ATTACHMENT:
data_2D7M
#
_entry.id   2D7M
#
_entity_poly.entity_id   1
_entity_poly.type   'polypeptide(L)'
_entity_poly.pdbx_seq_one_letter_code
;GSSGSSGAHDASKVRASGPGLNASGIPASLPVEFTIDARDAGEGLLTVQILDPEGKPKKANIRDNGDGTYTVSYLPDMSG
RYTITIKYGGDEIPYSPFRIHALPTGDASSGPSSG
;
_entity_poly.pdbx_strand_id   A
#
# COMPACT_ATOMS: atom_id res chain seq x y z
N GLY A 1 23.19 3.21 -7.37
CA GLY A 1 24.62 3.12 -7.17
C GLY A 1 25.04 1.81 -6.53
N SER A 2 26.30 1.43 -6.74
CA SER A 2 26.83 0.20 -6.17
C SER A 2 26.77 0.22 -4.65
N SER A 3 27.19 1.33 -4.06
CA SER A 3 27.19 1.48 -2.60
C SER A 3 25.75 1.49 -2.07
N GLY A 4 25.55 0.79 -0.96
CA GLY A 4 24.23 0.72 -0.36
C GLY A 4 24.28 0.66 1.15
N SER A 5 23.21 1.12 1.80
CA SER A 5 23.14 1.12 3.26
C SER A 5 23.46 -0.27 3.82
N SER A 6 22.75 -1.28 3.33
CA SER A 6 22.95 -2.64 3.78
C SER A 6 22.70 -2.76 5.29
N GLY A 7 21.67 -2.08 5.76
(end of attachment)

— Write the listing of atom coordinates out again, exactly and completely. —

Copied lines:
data_2D7M
#
_entry.id   2D7M
#
_entity_poly.entity_id   1
_entity_poly.type   'polypeptide(L)'
_entity_poly.pdbx_seq_one_letter_code
;GSSGSSGAHDASKVRASGPGLNASGIPASLPVEFTIDARDAGEGLLTVQILDPEGKPKKANIRDNGDGTYTVSYLPDMSG
RYTITIKYGGDEIPYSPFRIHALPTGDASSGPSSG
;
_entity_poly.pdbx_strand_id   A
#
# COMPACT_ATOMS: atom_id res chain seq x y z
N GLY A 1 23.19 3.21 -7.37
CA GLY A 1 24.62 3.12 -7.17
C GLY A 1 25.04 1.81 -6.53
N SER A 2 26.30 1.43 -6.74
CA SER A 2 26.83 0.20 -6.17
C SER A 2 26.77 0.22 -4.65
N SER A 3 27.19 1.33 -4.06
CA SER A 3 27.19 1.48 -2.60
C SER A 3 25.75 1.49 -2.07
N GLY A 4 25.55 0.79 -0.96
CA GLY A 4 24.23 0.72 -0.36
C GLY A 4 24.28 0.66 1.15
N SER A 5 23.21 1.12 1.80
CA SER A 5 23.14 1.12 3.26
C SER A 5 23.46 -0.27 3.82
N SER A 6 22.75 -1.28 3.33
CA SER A 6 22.95 -2.64 3.78
C SER A 6 22.70 -2.76 5.29
N GLY A 7 21.67 -2.08 5.76